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United States v. Mitchell

filed*fn*: February 10, 1993.


Appeal from the United States District Court for the District of Idaho. D.C. No. CR-91-071-01-EJL. Edward J. Lodge, District Judge, Presiding

Before: Tang, Kozinski and Fernandez, Circuit Judges.


I. Defendant Lino Ray Mitchell contends he was denied effective assistance of counsel when his lawyer failed to file a timely motion to suppress evidence. To prevail on this claim, he must show that (1) "counsel's representation fell below an objective standard of reasonableness," Strickland v. Washington, 466 U.S. 668, 688 (1984), and (2) "there is a reasonable probability that, but for counsel's unprofessional errors, the result of the proceeding would have been different," id. at 694.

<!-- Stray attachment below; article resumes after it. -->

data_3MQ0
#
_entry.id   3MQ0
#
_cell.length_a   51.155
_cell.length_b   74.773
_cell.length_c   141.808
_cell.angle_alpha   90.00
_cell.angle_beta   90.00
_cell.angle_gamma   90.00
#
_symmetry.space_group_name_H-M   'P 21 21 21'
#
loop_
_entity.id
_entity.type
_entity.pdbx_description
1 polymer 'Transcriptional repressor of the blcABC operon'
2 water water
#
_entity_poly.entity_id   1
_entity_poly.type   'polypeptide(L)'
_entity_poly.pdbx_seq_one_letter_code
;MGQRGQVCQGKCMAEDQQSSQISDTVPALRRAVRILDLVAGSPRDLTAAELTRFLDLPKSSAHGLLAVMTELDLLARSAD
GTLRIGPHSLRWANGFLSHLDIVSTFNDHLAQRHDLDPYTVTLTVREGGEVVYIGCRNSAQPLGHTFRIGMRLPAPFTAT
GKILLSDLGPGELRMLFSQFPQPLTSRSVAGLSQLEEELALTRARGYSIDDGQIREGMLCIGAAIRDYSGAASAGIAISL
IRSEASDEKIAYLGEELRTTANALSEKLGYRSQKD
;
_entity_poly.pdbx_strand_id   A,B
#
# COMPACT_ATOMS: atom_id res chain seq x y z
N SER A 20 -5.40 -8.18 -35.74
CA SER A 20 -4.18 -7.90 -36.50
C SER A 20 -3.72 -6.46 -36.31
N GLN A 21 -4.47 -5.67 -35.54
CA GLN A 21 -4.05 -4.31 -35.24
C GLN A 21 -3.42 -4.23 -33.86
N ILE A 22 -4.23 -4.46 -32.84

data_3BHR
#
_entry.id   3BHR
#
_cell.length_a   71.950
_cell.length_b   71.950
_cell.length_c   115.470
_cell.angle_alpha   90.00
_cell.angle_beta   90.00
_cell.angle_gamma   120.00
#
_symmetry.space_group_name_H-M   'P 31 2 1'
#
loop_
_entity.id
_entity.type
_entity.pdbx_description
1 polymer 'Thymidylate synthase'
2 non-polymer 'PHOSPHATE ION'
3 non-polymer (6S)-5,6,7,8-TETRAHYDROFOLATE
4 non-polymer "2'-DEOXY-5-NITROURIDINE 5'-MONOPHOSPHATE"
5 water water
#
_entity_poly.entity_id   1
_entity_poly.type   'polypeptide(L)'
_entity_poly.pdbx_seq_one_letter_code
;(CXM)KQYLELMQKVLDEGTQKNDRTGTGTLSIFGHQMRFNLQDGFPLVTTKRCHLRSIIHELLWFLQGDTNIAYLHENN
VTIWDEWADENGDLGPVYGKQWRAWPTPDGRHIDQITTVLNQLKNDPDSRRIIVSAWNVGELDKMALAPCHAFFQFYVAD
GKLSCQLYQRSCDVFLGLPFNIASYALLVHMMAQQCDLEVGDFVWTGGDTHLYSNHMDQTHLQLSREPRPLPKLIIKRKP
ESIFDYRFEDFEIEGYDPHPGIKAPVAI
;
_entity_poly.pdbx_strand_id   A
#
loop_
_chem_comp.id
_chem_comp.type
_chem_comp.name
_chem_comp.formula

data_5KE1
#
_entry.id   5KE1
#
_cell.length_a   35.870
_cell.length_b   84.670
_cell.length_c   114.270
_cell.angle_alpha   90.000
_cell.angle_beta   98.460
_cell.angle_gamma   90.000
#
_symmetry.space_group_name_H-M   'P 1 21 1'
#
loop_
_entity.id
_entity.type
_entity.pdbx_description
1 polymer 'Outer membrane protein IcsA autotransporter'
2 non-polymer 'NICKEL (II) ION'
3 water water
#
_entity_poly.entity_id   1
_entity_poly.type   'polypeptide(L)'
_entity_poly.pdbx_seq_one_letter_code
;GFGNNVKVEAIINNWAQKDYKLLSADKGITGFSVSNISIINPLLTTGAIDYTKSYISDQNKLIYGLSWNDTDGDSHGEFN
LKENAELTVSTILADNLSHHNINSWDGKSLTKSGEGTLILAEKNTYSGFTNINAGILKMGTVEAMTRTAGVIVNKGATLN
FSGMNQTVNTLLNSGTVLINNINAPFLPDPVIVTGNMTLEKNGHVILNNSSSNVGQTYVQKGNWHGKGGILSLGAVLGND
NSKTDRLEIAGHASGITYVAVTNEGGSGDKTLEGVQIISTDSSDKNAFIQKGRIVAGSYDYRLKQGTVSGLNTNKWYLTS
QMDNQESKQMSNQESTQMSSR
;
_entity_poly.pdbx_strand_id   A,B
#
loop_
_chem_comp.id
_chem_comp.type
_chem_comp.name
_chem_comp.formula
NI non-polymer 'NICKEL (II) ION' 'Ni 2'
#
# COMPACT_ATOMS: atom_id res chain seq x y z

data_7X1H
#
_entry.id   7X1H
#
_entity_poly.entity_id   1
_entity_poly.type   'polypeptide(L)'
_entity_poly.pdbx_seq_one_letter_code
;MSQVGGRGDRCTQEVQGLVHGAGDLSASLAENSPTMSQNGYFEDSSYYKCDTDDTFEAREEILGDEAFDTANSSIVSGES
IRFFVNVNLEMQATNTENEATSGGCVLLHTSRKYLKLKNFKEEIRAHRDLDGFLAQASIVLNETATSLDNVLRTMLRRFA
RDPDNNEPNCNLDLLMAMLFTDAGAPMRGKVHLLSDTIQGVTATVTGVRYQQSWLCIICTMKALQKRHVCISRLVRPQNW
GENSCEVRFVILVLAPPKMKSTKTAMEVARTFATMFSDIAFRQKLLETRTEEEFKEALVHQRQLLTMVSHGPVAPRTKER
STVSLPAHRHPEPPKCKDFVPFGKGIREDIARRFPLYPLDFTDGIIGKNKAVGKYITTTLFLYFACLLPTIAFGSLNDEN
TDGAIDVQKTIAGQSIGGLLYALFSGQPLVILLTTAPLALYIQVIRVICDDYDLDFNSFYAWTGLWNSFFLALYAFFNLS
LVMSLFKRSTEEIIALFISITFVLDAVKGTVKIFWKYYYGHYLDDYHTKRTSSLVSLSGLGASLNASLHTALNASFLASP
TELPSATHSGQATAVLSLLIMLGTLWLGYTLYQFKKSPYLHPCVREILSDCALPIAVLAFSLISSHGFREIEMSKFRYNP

The Government concedes the first prong, so Mitchell need show only prejudice. To determine prejudice we look to the merits of his motion challenging the magistrate's finding of probable cause. A "magistrate's determination of probable cause is treated with great deference and is not reviewed de novo," and we "may not reverse a . . . finding of probable cause unless it is clearly erroneous." United States v. Schmidt, 947 F.2d 362, 371 (9th Cir. 1991). We "need only find that, under the totality of the circumstances, the magistrate had a substantial basis for concluding that probable cause existed." Id. "In doubtful cases, preference should be given to the validity of the warrant." Id.